Heintz’s study has two main objectives. First, he hopes to use his own observations and health data to determine how play influences stress, parasite levels and developmental milestones. Second, he plans to harness Gombe’s decades of behavioral records to determine if there’s a correlation between play and adult success.

Heintz hypothesizes that play helps reduce stress in the short-term, boosting health and benefiting development. As a result, he surmises, chimpanzees that play more when young could be more successful later in life, as measured by rank in the group and number of offspring.

While Heintz and his collaborators are studying play in chimpanzees, the results of their project could benefit humans as well. By learning more about play in one of our closest cousins, we can come to a better understanding of the importance of play for human children.

Staff and Collaborators
Lincoln Park Zoo

Matt Heintz
Research Associate, Lester E. Fisher Center for the Study and Conservation of Apes
Rachel Santymire, Ph.D., is director of Lincoln Park Zoo's Davee Center for Epidemiology and Endocrinology.

Rachel Santymire, Ph.D.
Director, Davee Center for Epidemiology and Endocrinology

Elizabeth Lonsdorf, Ph.D.
Professor, Department of Psychology, Franklin and Marshall College

Carson Murray, Ph.D.
Assistant Professor, Anthropology Department, George Washington University

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Gombe Ecosystem Health Project

To establish a baseline for good health, zoo scientists follow Gombe's chimpanzees as they move through the forest.

Habitat loss. Hunting. The bushmeat trade. These are among the most-prominent threats facing chimpanzees and gorillas in the wild. In recent years, though, another threat has been identified as impacting endangered populations. Infectious-disease outbreaks—Ebola, anthrax and other illnesses—have been responsible for a spike of deaths among great apes in Africa.

These outbreaks have underscored the fact that an understanding of ape health is an essential element of ape conservation. To help advance our understanding of ape health, Lincoln Park Zoo is partnering with the Jane Goodall Institute to lead the Gombe Ecosystem Health Project.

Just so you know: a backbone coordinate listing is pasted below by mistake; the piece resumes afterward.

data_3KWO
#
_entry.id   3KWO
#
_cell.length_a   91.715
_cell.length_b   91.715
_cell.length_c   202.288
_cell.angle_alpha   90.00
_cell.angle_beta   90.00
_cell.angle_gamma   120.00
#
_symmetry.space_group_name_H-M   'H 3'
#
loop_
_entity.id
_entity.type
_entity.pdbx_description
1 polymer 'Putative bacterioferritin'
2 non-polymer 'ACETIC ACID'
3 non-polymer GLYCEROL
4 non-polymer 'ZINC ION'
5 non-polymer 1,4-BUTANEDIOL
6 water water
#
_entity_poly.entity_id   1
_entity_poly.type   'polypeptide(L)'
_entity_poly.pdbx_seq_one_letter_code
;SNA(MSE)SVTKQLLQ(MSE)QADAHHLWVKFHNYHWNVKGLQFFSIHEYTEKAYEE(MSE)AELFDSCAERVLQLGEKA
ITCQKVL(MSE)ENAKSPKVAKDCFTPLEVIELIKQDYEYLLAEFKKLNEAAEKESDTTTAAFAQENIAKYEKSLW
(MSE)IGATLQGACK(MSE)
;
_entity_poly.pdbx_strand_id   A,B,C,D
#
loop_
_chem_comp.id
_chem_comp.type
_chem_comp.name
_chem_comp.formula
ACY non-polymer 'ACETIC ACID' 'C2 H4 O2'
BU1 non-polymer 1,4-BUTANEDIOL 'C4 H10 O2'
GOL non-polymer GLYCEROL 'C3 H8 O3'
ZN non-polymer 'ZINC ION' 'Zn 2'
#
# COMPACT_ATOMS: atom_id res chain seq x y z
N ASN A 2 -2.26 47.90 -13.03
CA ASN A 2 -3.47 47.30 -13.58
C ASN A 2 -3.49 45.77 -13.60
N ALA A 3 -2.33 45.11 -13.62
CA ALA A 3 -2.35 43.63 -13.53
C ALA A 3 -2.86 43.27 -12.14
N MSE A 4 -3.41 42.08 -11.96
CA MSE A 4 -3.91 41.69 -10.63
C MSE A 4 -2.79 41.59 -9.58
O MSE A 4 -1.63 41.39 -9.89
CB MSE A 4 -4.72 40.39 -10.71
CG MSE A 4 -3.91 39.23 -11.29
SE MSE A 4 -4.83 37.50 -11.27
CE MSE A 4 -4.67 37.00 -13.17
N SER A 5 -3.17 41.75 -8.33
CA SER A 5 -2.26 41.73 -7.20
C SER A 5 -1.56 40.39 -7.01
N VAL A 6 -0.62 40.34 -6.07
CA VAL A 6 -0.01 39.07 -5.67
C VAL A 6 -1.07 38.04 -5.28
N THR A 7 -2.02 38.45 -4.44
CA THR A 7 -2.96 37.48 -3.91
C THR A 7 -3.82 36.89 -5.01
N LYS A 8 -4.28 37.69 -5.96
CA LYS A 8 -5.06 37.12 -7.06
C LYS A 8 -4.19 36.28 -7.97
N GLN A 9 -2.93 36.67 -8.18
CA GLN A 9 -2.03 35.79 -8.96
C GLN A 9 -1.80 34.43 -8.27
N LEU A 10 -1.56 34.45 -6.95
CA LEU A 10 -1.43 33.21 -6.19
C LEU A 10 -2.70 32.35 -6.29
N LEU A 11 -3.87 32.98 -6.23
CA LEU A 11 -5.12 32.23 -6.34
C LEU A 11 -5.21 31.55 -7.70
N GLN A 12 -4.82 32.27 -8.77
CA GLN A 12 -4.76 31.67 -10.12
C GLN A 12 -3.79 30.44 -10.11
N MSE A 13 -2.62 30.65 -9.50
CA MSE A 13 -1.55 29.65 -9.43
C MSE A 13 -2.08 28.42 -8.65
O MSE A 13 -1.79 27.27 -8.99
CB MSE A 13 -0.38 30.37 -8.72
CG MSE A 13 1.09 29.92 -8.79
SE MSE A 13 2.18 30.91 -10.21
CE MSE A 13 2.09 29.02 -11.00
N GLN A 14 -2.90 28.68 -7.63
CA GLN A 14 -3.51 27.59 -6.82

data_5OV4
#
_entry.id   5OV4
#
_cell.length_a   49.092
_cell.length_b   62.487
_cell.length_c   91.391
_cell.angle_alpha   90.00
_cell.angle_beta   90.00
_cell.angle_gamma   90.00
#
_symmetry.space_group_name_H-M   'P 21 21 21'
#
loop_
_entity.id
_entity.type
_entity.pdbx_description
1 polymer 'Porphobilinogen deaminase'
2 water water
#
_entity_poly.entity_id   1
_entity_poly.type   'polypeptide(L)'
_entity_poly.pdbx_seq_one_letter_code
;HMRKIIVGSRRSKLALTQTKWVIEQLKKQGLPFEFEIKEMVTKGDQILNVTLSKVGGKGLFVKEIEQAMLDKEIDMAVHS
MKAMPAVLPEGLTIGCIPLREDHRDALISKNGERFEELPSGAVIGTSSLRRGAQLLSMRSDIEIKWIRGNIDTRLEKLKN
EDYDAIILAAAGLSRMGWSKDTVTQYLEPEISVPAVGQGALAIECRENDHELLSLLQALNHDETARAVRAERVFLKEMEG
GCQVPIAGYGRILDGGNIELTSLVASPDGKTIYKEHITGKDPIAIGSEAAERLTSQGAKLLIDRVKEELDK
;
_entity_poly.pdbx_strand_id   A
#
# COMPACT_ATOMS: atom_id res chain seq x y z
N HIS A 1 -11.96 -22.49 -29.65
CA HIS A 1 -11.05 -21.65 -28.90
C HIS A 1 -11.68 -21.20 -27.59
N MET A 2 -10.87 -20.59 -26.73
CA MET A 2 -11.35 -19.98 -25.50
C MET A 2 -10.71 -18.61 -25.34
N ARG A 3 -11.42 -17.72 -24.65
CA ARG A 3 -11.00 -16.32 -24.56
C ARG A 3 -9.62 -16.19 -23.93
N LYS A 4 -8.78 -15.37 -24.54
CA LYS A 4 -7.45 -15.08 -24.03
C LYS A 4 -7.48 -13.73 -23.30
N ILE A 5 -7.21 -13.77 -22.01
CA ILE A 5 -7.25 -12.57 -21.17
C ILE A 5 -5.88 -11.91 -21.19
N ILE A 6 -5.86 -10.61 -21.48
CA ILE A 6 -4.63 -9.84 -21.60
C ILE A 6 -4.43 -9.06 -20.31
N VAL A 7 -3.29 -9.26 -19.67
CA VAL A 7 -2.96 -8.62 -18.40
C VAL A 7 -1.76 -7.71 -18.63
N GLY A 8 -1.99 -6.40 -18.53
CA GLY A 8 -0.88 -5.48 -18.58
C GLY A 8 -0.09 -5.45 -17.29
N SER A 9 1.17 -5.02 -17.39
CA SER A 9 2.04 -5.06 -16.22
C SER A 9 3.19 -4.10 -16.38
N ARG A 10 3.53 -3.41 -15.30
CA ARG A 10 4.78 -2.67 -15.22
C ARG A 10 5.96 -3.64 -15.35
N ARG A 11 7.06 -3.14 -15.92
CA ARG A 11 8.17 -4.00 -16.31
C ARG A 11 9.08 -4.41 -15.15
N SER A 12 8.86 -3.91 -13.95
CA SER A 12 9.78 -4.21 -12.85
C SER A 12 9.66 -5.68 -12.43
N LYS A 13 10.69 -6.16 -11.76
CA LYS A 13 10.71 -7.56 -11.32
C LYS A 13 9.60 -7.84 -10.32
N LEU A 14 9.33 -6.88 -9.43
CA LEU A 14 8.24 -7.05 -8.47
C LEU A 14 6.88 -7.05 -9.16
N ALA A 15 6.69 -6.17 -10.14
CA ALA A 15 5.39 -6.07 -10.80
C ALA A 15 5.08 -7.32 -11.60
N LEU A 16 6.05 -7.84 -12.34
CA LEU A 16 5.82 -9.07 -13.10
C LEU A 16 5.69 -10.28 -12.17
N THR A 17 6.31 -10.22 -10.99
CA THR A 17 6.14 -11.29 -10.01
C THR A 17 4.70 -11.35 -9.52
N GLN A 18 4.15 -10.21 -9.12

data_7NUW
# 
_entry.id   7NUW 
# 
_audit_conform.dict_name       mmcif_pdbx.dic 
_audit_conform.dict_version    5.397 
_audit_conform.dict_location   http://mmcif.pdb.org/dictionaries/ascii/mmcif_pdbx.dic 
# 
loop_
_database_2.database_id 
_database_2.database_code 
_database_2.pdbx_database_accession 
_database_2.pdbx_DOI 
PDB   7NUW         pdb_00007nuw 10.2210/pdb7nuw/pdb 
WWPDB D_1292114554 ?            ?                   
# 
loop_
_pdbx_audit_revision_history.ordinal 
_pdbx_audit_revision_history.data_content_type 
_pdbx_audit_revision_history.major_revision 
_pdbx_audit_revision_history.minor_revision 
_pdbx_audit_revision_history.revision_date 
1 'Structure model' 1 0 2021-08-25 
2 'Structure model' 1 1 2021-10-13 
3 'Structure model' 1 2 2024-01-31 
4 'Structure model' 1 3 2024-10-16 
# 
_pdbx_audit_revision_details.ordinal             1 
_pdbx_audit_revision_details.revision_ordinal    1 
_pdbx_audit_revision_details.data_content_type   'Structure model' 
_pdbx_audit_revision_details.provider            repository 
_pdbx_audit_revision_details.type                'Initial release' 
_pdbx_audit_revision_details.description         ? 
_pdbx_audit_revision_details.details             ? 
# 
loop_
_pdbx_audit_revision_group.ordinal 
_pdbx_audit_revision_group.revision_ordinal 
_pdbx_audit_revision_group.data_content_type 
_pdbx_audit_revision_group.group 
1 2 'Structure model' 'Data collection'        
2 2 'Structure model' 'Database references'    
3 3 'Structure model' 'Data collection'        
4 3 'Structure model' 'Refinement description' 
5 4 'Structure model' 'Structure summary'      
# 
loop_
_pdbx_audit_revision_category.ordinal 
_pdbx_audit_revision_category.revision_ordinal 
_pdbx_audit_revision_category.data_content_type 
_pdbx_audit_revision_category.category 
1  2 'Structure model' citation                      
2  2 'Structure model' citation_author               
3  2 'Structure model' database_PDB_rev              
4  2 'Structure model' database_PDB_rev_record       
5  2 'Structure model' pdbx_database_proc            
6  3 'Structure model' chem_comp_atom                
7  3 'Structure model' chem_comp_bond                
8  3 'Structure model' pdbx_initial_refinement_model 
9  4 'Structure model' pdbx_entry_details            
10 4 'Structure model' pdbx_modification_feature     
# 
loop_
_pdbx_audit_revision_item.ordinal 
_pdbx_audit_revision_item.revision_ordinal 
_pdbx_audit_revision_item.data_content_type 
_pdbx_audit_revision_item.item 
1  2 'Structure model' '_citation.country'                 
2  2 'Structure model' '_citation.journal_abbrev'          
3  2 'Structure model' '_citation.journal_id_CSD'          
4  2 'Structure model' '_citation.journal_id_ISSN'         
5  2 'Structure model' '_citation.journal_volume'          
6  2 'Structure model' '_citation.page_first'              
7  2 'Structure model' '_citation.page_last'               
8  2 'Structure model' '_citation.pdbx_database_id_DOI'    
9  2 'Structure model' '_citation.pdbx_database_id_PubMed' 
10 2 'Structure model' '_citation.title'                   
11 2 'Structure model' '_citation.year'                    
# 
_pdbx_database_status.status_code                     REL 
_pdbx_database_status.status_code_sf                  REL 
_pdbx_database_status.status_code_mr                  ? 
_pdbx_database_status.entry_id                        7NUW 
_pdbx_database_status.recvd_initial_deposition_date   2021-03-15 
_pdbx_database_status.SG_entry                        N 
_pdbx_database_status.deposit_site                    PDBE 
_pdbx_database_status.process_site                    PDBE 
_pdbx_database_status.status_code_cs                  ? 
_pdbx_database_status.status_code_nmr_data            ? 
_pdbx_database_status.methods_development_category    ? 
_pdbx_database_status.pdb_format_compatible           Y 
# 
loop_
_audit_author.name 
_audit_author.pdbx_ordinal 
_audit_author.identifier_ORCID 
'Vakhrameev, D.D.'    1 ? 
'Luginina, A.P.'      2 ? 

Establishing a Baseline
To know whether an animal population is unhealthy, it is first necessary to understand what it means for that population to be well. Establishing a baseline for chimpanzee health is a core component of the Gombe Ecosystem Health Project. Field researchers in Gombe Stream National Park observe the park’s chimpanzees, recording observed information about their health, while also collecting fecal samples for lab analysis. These samples can be analyzed for parasites, levels of stress hormones and other indications of disease.

The results of this non-invasive health monitoring are entered into a database shared with the Mountain Gorilla Veterinary Project. By analyzing the data, researchers are able to quickly detect—and sometimes even predict—disease outbreaks, boosting their ability to conserve the endangered population.

Collecting Health Data
Researchers in the Gombe Ecosystem Health Project use a variety of methods to collect health data. Health checklists are now part of the Gombe behavioral monitoring project, ensuring that researchers have standardized monthly updates on animal health.

As they conduct observations, researchers also collect fecal and urine samples. These samples are shipped to labs in the United States, where specialists analyze them for parasite loads, levels of stress hormones and the presence of diseases such as Simian Immunodeficiency Virus (SIV), a cousin of HIV.